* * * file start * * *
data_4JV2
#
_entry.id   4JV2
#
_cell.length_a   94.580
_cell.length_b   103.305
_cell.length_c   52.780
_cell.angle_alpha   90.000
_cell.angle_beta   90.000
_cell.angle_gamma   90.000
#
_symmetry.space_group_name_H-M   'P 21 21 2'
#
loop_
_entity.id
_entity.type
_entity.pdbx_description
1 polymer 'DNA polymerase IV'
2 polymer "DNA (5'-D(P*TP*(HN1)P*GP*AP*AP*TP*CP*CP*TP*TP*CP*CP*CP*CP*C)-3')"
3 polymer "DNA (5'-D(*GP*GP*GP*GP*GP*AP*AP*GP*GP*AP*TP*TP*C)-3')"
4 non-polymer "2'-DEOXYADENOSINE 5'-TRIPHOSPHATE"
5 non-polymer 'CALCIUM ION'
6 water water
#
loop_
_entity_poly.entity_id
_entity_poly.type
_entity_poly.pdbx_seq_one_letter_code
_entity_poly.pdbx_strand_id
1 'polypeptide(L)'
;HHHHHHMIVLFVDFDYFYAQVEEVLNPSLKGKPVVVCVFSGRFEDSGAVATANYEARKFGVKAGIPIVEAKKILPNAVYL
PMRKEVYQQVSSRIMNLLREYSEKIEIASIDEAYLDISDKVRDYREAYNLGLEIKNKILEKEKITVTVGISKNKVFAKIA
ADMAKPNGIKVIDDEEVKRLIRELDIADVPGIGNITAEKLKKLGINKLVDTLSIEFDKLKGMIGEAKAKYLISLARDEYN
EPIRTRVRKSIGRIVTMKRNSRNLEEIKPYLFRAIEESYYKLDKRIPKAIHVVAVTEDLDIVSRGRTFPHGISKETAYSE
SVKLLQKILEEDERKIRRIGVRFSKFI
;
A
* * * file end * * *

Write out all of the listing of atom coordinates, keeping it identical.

data_4JV2
#
_entry.id   4JV2
#
_cell.length_a   94.580
_cell.length_b   103.305
_cell.length_c   52.780
_cell.angle_alpha   90.000
_cell.angle_beta   90.000
_cell.angle_gamma   90.000
#
_symmetry.space_group_name_H-M   'P 21 21 2'
#
loop_
_entity.id
_entity.type
_entity.pdbx_description
1 polymer 'DNA polymerase IV'
2 polymer "DNA (5'-D(P*TP*(HN1)P*GP*AP*AP*TP*CP*CP*TP*TP*CP*CP*CP*CP*C)-3')"
3 polymer "DNA (5'-D(*GP*GP*GP*GP*GP*AP*AP*GP*GP*AP*TP*TP*C)-3')"
4 non-polymer "2'-DEOXYADENOSINE 5'-TRIPHOSPHATE"
5 non-polymer 'CALCIUM ION'
6 water water
#
loop_
_entity_poly.entity_id
_entity_poly.type
_entity_poly.pdbx_seq_one_letter_code
_entity_poly.pdbx_strand_id
1 'polypeptide(L)'
;HHHHHHMIVLFVDFDYFYAQVEEVLNPSLKGKPVVVCVFSGRFEDSGAVATANYEARKFGVKAGIPIVEAKKILPNAVYL
PMRKEVYQQVSSRIMNLLREYSEKIEIASIDEAYLDISDKVRDYREAYNLGLEIKNKILEKEKITVTVGISKNKVFAKIA
ADMAKPNGIKVIDDEEVKRLIRELDIADVPGIGNITAEKLKKLGINKLVDTLSIEFDKLKGMIGEAKAKYLISLARDEYN
EPIRTRVRKSIGRIVTMKRNSRNLEEIKPYLFRAIEESYYKLDKRIPKAIHVVAVTEDLDIVSRGRTFPHGISKETAYSE
SVKLLQKILEEDERKIRRIGVRFSKFI
;
A